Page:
The sun started to slide down as I finally finished up the last of my chores and headed in for supper. It was tense around the table like it had been for the last few nights. We all sat in stony silence as Mama brought in the platters of food and placed them in the middle of the table for us to pass around. She moved much slower than normal but insisted on returning to her kitchen as soon as possible, and there was no arguing with her to take it easy.
"Did you get those fences fixed today, Ted?" my father asked in between bites of mashed potatoes.
I shook my head and shoved a bite of pork chop into my mouth.
"No, I didn't have the time."
"Don't talk with your mouth full, Ted," Mama said from her place at my father's elbow.
"You haven't had the time for three days now. What about that fancy computer program that’s supposed to make things more efficient?"
I sighed and took another bite of my food. This conversation had become the bane of my existence. There was always something that they didn't think I was doing the way I should be or a list of things that I hadn't gotten to that they thought I should have.
"I know, Dad. Unfortunately, there is always a new list of things to do in the morning. If I could find time to set it up, it would make things a whole hell of a lot easier. But that, like everything else around here, is going to take time. Time I just haven’t had. I can’t even put Luke or Mason on it. I need them in the fields. "
“Well, you boys put that work on yourselves. We’ve been running things just fine on paper until you boys decided to spring this little technology mutiny on me. You took advantage of our weakened condition to do it.”
My blood boiled. “That’s bullshit, and you know it. Besides, it will work, but I need more hands. I’m not only down David since you’ve been scarce in the fields yourself.”
“Watch your tone with your father, Teddy. You two are going to have to work it out,” Mama said. Her demeanor changed enough already with shaky hands and a tight set in her jaw that I could tell she was upset by our tone. She didn’t need the stress, and I didn’t want it.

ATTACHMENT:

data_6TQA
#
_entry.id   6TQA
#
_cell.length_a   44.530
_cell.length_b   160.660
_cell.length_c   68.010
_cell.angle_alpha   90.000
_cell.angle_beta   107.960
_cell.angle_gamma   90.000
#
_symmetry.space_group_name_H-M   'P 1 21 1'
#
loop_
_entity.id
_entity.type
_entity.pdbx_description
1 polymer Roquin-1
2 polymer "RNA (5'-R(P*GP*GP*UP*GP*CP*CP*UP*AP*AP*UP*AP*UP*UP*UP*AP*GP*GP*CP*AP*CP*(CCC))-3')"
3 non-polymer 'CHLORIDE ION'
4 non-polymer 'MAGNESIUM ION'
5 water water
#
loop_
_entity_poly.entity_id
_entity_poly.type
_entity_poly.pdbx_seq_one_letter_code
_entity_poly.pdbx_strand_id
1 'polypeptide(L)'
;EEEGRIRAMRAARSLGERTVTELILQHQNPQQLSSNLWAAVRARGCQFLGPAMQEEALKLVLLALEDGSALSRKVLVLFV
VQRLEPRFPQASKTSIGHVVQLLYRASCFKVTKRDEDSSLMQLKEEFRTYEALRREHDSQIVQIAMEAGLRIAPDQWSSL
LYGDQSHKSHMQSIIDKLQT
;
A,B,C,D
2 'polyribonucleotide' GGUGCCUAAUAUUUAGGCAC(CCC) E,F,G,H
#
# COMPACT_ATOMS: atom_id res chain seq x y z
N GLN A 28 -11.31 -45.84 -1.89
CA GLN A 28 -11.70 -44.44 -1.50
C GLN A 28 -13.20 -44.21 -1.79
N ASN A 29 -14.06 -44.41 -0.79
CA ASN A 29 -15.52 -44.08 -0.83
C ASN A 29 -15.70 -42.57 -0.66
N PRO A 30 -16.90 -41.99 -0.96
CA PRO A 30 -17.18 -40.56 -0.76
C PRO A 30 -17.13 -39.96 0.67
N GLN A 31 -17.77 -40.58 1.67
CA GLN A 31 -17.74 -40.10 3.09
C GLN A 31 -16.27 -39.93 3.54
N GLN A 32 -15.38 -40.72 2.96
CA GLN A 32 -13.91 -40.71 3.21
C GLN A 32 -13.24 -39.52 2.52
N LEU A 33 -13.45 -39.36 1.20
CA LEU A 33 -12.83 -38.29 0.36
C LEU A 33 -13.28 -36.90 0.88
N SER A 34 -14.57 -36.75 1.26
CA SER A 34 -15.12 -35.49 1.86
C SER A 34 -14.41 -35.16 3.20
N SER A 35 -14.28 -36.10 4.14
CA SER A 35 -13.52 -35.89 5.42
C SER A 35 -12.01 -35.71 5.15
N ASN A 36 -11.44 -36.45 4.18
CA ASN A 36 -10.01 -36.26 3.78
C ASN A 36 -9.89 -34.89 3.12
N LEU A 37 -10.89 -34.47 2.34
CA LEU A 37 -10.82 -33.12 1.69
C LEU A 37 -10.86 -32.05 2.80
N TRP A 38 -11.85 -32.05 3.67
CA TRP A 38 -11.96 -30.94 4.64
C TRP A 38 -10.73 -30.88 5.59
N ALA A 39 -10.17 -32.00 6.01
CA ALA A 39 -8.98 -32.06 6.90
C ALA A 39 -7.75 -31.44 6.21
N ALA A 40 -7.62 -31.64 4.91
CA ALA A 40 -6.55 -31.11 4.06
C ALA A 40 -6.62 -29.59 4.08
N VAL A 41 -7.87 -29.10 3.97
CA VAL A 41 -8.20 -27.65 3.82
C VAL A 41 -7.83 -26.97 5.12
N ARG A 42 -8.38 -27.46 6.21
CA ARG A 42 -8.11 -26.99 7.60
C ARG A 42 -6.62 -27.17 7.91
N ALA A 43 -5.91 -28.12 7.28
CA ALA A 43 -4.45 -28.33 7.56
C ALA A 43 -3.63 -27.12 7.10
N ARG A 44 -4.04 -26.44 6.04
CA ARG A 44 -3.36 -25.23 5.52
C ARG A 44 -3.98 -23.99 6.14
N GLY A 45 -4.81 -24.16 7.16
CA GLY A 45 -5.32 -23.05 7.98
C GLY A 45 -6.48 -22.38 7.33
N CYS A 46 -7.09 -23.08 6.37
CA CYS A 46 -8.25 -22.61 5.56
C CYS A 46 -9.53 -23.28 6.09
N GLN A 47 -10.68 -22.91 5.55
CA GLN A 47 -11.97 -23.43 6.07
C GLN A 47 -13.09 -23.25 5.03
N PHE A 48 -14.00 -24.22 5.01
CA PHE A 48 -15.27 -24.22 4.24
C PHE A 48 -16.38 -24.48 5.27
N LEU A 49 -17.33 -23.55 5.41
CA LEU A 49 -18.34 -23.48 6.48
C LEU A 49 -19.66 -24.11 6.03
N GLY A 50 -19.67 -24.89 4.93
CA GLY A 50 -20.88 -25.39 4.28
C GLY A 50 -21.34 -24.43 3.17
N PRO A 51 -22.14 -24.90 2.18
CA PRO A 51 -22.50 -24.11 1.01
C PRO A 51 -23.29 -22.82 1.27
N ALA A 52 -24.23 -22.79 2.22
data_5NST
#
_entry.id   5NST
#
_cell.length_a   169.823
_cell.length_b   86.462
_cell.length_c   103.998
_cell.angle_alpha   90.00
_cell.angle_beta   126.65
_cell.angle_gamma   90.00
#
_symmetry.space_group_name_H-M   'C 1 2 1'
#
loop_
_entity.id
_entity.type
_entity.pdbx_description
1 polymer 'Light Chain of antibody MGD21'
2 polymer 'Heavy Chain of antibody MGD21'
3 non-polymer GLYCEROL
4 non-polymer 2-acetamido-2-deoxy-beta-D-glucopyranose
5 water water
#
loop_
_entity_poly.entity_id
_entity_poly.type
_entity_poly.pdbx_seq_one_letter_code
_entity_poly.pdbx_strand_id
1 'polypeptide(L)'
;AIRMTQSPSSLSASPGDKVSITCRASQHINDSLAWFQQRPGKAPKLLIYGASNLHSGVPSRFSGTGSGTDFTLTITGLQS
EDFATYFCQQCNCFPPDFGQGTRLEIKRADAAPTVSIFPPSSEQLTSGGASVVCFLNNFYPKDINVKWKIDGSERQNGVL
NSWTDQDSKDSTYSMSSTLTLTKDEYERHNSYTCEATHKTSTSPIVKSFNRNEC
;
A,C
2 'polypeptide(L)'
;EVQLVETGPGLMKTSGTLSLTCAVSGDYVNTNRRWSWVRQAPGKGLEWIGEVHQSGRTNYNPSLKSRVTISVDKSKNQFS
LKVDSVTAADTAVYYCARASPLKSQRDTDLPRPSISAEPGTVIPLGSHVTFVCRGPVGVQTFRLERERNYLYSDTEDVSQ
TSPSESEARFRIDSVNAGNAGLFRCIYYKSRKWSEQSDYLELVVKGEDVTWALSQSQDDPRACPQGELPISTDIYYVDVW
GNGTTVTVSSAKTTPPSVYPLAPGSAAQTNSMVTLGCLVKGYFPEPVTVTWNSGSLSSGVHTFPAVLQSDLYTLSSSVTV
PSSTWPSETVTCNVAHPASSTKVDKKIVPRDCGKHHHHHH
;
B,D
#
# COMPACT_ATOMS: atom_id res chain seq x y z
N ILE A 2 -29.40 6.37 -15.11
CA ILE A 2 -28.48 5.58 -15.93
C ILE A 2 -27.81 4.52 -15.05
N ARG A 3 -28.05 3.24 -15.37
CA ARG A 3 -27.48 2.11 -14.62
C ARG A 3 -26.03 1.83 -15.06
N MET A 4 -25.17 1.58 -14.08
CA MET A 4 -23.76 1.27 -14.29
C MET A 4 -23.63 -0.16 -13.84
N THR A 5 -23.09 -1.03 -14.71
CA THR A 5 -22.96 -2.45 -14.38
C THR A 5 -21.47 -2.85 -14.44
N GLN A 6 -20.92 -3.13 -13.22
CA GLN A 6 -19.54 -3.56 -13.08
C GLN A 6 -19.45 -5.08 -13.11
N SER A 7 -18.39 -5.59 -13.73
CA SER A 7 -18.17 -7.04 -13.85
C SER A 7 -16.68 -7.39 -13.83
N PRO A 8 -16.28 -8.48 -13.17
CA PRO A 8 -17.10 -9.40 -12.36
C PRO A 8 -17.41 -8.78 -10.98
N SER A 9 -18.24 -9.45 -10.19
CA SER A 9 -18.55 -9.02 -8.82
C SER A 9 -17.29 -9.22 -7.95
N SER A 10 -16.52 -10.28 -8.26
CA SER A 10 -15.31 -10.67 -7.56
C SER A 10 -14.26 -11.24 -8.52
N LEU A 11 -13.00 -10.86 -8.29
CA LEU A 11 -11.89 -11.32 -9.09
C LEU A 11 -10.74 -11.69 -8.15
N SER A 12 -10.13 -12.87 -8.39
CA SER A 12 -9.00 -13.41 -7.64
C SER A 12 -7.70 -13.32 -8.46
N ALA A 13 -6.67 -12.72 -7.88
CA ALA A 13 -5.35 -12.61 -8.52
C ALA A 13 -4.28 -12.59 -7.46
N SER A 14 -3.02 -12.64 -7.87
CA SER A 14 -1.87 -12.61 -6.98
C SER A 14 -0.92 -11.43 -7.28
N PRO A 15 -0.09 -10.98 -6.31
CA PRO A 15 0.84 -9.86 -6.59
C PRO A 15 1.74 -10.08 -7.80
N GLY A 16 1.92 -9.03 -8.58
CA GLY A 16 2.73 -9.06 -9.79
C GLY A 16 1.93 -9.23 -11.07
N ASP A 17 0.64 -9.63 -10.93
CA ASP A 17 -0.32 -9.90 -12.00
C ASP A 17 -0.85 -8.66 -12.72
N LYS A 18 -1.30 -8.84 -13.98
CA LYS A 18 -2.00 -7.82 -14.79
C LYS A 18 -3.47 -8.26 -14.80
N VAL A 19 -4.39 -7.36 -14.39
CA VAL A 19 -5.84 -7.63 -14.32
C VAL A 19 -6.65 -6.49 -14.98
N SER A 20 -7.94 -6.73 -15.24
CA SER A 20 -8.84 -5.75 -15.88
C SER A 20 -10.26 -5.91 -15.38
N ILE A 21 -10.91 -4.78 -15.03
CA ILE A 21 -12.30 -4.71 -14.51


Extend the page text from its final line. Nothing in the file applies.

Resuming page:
It was all too much. David had only been gone for a few weeks, and I was already tired of the walking on eggshells around my parents to not upset the balance.
"It's all right, Mama," I said, taking a final bite and pushing back from the table so that I could stand up. "You know he’s been dreaming of retiring from the time Luke was born. After all, you gave him four sons, and that's all we meant to him—free ranch hands. I mean, he had Mason giving the calves their shots by the time he was three. You can't expect that he wants to put forth any more effort than he absolutely has to now."
"What the hell is your problem?" Dad demanded in his growling, furious voice that always made Mama tremble even though everyone knew he would never raise a finger to her, and if he did, he would be minus a few of the vital body parts he has been quite fond of over the years.
"All I've heard my entire life is 'loyalty to the family, loyalty to the family.' We grew up being lectured about taking care of the ranch and how it was our family's legacy to us. Then, some little so-called agent shows up, and you let David run off to Tennessee without another thought, leaving me to pick up the slack. We were already stretched thin, and now you're expecting me to do another person's work, and all you can do is bitch and moan when I'm not able to handle every single thing on the list.”
I let out an exasperated sigh and started toward the door. I heard Mama calling after me but didn't bother to stop.
"Where are you going?"
"I'm going up to Kinsey's. It seems to be the place to go to get away from here."
I was almost to my truck when Mason caught up with me.
"Want some company up at Kinsey's?" he asked, shrugging into his denim jacket. “I’ll buy you a drink.”
"You can buy me several." Mason gave me a strange look. "Well, hell, Mason, if I’m going to drink I want to feel it. I'm going to sidle myself right up to the bar, drink a few beers, and flirt with the bartender. Maybe I'll find some girl to take me away, too, and then you can take over the ranch."
"Are there any girls left in this town that you haven't had in the back of your truck?"
I climbed up behind the wheel of my truck with a laugh. He might be right. If I were going to find someone willing to settle down with me, she was probably going to have to come from a different state. Not that I had any interest in settling down anytime soon. There was only one girl I’d ever imagined could bring me to do that, and she wasn’t talking to me.
My tires kicked up dirt as they spun against the driveway before we backed out and headed down the road toward Kinsey's.